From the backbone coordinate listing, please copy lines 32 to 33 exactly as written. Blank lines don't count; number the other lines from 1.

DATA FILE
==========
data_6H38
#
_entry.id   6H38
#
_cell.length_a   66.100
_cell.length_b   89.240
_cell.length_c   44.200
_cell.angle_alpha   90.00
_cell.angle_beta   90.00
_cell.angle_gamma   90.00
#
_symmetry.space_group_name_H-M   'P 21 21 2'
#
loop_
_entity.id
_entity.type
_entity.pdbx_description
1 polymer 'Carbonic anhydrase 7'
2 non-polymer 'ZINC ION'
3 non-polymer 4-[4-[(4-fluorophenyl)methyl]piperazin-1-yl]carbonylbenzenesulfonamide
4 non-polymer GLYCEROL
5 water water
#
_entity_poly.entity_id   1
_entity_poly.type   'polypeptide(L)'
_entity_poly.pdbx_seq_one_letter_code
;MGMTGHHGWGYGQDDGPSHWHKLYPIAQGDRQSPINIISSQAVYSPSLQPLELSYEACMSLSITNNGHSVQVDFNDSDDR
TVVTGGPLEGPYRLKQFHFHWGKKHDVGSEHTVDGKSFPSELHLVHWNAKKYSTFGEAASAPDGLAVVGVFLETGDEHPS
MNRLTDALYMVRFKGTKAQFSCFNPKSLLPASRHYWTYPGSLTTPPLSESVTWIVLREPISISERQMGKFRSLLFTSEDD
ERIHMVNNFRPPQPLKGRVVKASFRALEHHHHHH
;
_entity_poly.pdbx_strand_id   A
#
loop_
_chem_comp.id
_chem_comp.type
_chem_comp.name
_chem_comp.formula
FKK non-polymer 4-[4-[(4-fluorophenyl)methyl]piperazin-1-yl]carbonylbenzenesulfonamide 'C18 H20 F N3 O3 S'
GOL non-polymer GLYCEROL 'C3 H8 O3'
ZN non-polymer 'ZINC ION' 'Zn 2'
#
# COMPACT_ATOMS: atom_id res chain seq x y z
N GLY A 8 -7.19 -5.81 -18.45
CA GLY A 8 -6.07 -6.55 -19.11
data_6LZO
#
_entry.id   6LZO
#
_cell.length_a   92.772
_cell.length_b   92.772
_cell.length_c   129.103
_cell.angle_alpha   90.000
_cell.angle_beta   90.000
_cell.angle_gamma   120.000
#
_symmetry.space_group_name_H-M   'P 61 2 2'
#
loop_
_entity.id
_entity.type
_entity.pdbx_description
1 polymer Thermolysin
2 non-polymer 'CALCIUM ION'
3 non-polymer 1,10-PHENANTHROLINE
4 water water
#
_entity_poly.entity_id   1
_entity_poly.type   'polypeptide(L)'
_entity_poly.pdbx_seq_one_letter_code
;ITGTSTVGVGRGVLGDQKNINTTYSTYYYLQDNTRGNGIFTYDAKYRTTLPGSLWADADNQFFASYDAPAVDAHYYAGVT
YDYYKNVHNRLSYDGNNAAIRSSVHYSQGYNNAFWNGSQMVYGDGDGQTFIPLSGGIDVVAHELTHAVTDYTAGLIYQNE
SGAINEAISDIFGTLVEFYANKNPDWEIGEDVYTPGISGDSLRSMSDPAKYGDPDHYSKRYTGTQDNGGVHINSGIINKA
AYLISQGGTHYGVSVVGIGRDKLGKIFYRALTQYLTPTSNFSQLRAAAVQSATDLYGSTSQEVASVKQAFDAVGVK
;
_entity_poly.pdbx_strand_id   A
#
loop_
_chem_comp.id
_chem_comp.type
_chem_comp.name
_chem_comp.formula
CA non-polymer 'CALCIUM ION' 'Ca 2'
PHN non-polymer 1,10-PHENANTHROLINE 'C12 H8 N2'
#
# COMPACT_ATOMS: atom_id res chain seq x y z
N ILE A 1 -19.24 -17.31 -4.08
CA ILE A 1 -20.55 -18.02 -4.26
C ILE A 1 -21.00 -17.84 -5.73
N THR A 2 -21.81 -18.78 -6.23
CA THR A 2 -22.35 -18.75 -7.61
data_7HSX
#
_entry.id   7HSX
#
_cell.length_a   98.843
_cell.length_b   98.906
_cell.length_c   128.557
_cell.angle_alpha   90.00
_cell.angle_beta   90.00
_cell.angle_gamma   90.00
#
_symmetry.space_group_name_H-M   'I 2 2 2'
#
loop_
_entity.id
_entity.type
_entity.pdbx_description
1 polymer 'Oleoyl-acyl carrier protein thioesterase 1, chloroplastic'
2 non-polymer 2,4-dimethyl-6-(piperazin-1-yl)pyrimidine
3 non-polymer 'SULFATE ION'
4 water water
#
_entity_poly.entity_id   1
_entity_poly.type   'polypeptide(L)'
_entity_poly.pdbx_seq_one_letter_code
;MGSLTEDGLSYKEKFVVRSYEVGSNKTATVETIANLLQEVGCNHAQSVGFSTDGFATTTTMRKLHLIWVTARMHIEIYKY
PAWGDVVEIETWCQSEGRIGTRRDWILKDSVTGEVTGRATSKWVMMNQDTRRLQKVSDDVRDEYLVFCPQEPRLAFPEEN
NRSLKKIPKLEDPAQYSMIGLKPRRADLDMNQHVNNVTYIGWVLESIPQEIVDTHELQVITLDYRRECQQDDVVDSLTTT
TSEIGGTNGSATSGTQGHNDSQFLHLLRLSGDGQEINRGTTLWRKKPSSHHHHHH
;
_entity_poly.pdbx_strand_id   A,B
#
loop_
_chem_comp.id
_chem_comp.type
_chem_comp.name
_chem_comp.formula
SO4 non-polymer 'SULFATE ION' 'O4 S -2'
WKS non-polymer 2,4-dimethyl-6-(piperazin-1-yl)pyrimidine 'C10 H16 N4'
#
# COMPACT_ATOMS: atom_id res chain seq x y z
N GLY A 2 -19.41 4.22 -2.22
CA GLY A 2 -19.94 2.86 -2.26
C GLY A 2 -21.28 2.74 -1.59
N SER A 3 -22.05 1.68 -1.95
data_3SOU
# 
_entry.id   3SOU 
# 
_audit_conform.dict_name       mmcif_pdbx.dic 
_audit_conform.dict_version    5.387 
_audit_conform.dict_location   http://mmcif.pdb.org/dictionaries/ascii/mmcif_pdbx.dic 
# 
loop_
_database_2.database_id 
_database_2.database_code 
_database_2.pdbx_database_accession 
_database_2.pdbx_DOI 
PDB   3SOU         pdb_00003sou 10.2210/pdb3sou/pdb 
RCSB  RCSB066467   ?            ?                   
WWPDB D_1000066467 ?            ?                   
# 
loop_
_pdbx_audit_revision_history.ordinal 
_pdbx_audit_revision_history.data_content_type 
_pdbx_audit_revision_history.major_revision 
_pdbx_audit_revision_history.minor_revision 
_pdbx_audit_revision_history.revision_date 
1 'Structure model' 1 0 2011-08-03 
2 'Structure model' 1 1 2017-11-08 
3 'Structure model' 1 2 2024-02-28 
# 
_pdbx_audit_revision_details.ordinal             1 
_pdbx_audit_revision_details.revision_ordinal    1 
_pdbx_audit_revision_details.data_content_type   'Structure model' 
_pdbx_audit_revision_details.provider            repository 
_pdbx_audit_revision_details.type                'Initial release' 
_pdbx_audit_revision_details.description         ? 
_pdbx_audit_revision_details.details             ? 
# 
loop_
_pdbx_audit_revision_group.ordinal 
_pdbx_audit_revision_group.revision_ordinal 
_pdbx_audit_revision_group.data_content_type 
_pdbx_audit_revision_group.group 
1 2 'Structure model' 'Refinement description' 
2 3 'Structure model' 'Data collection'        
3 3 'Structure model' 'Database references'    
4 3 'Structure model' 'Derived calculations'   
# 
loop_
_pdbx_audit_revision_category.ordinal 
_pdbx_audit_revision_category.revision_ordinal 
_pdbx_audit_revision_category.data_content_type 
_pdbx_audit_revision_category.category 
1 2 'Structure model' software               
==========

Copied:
_entity_poly.pdbx_strand_id   A
#